If you're not paying attention, you might think there isn't much to these songs, but that's a misconception I think they were good at projecting. There is a massive amount of attention to detail here - tiny, vital and ultimately album making details. From how the percussion is presented to tiny little adjustments in key or added instrumental choices. Then they pull off these epic stunts like doing a proper baroque breakdown at the tail of "Sweet Matins" leaving me all like, "YES! did NOT see that coming!." I would definitely have welcomed a few more complex, musical surprises of that caliber to break up the tracks from one another. There's also a proportion to their songs, almost like a rule of thirds used in photography. They use their negative space to their advantage. This signals to me their understanding of the mathematical elements in music. Not just musicians here, but true music scholars.
The album required no studio time. Instead, it was recorded in a garage with Ableton. They had a few tricks up their sleeve. For example, with the drums, which I LOVE on this album, they used two dynamic microphones. One by the kick and the other at the snare. Considering the tidiness of this album I am quite impressed. Fertility House seems to be one of those bands that is liberated by today's tech to do things THEIR way.
I listen to a lot of debut albums for my job here at Divide & Conquer. I gotta say that this is a memorable debut album that stands out. Definitely worth a listen.
Become A Fan
Dannon Letica (vocals/guitar), Ben Mcpherson (bass) and Rohan Ford (drums) are 99 and One half day. The band from Perth Western Australia released a self-titled four-song EP 99 and One half day. The songs veer towards alternative and hard rock with an inclination to have sound more reminiscent of bands from the ’90s.
The first thing I noticed was Letica’s vocals. For a lack of a better of a word he sounds “cool.” He has this sort of mysterious, dark tone in his inflection that is often on the verge of sexual. It reminded me a bit of Michael Hutchence from INXS and more generally perhaps a rock singer from the ’80s. I will also say there is a range that he sounds best in which tends to be at the lower end of the spectrum. The dark, sensual qualities get lost on occasion.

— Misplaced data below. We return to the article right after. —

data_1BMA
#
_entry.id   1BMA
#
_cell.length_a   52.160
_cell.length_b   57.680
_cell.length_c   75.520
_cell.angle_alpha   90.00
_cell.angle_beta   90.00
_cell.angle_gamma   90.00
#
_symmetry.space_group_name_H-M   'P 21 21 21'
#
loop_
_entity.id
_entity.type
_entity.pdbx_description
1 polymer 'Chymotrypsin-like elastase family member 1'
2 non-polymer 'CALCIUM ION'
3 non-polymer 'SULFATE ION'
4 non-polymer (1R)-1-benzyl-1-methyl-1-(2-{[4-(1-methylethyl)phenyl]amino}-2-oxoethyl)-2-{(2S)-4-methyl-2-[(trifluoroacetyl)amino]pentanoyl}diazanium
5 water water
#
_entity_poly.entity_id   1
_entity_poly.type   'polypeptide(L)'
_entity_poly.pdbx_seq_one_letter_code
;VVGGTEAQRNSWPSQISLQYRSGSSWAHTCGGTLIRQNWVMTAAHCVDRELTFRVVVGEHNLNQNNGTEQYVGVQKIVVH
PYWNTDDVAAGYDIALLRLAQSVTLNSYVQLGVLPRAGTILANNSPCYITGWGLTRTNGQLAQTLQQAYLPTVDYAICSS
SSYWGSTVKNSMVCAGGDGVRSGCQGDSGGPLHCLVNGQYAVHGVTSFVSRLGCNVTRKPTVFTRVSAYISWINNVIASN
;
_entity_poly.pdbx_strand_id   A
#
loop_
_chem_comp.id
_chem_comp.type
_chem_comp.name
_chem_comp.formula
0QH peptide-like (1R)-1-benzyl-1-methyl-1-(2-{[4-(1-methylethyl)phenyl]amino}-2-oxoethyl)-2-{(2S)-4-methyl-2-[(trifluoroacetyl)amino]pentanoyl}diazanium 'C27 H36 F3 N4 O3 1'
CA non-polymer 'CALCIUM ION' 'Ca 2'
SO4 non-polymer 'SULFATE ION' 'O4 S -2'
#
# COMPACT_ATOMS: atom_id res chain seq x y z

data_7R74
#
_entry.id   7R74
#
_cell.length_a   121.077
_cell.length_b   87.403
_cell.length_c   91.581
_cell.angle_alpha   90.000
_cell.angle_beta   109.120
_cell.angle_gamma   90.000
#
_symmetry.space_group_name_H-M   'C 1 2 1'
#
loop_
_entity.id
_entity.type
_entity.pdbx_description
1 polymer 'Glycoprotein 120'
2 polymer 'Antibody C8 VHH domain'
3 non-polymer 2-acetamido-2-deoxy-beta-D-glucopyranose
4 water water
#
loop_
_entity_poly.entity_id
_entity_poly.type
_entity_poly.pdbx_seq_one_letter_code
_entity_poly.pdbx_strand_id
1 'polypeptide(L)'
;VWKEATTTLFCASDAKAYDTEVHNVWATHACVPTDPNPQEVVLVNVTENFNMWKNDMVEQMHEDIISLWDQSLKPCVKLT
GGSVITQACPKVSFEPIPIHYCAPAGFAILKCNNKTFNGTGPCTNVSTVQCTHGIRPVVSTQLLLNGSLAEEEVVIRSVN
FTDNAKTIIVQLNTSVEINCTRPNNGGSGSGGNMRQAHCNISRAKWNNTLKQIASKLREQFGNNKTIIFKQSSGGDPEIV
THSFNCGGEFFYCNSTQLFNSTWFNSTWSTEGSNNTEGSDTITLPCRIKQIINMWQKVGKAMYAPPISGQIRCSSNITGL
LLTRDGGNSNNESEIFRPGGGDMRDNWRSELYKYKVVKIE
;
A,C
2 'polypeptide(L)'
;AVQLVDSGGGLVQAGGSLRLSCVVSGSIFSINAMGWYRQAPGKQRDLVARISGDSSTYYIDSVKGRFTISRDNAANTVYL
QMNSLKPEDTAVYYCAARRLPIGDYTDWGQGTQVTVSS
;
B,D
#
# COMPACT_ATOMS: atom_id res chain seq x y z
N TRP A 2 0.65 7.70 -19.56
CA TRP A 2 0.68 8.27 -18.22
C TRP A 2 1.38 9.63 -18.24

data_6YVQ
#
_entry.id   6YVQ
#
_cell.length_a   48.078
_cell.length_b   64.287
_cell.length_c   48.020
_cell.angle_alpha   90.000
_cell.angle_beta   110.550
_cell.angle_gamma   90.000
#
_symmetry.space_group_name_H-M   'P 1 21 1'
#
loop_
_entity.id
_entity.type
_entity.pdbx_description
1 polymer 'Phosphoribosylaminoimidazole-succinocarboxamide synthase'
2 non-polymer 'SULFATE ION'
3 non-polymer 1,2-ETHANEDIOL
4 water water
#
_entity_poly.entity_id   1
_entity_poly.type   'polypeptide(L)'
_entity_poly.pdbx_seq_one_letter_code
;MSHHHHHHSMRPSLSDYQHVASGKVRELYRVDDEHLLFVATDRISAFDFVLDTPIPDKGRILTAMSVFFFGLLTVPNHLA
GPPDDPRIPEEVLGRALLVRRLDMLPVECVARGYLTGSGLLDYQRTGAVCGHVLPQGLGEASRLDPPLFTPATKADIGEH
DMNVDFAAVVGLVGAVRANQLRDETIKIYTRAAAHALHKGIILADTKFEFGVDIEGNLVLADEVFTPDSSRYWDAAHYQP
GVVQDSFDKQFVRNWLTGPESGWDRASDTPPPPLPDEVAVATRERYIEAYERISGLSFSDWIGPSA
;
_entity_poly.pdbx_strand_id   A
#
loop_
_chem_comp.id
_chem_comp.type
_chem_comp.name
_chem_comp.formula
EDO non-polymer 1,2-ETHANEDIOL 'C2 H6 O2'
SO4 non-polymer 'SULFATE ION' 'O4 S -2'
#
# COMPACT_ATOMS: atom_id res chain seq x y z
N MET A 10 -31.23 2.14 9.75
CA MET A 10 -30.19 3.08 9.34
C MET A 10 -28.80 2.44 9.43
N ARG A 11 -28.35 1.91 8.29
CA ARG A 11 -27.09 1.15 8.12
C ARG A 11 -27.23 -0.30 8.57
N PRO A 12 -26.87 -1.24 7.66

The band gets going with “Gypsy Magic.” The band builds a fairly atmospheric verse for Letica to sing over. That being said there is enough momentum to feel like the song is going somewhere. It does on the first bridge. The band seamlessly goes back into the verse. I thought the verse was predictable but catchy. The guitars get louder, the drums get heavier as Letica sings the hook.
“Y The Crooked Letter” is very atmospheric at first and mostly serves as a canvas for Letica. As the song progresses there is a dynamic chorus along with a guitar solo. The only trouble comes around the four-minute-and-thirty-second mark. This is where Letica really pushes his vocals and in my opinion a little too much where he loses the more appealing qualities to his voice.
“The Wolf And The Raven” was a highlight and felt like the song most fitting for Letica. There is an acoustic guitar and the song has a bit of a Bon Jovi thing going on at least in the beginning. Either way this style works for the band and I think this should be an angle they continue to pursue. Last up is “King Of The Mountain” which has its moments and felt like a more straight hard rock song.
99 and One half day is a solid band but there's no denying they have a sound that saw its peak years ago. In this day and age I don’t think that matters as much as it used to. I think this release shows some potential as well as talent.
Nuno Henry Silva is a singer/songwriter who recently released his second release Agora!. Agora! Is unlike his first in that it consists of just vocals and guitar. His first album entitled Beautiful Corruption revolved around drum loops, electric guitar and was more influenced by New Wave.
The album was recorded in one take on an iPhone. It’s a very lo-fi album and even though there is only guitar and vocals I often had trouble understanding the lyrics. There is almost no separation between the guitar and the vocals.
The songs have a very similar feel to them. Silva sticks to a similar strumming style throughout the album. The album starts with “Sideways” and it should give you a good idea as to what you can expect going forward. I was somewhat reminded of Kurt Vile on “Superficial Love” and “Letters in Red.” “Running on Ice” has its moments but “Pulled Away” sounded like a highlight.
As the album progresses “Angel Voice,” “Falling Apart” and “Lovesick” feel almost interchangeable. “Basically Gone” and “Too True” has some of the more memorable melodies.
Silva’s guitar playing sticks to very basic type of tools. He utilizes mostly major and minor chords and doesn't’ implement picking. Although there nothing wrong with this simple approach I found myself wanting something a little more advanced after the fourth track to break things up a bit. It may behoove Silva to check out an album like The Wild Hunt by The Tallest Man on Earth and try and replicate some of the guitar picking patterns.
As an engineer I have to say even an incremental increase in recording capabilities could benefit him. One SM57 with an audio interface would be much better in terms of audio quality while two microphones used to create a stereo channel would be significant.
Silva has some talent and has improved since his first effort but I think a little more experimentation with guitar work and a boost in the recording quality would be a solid next step for him. I look forward to hearing him evolve.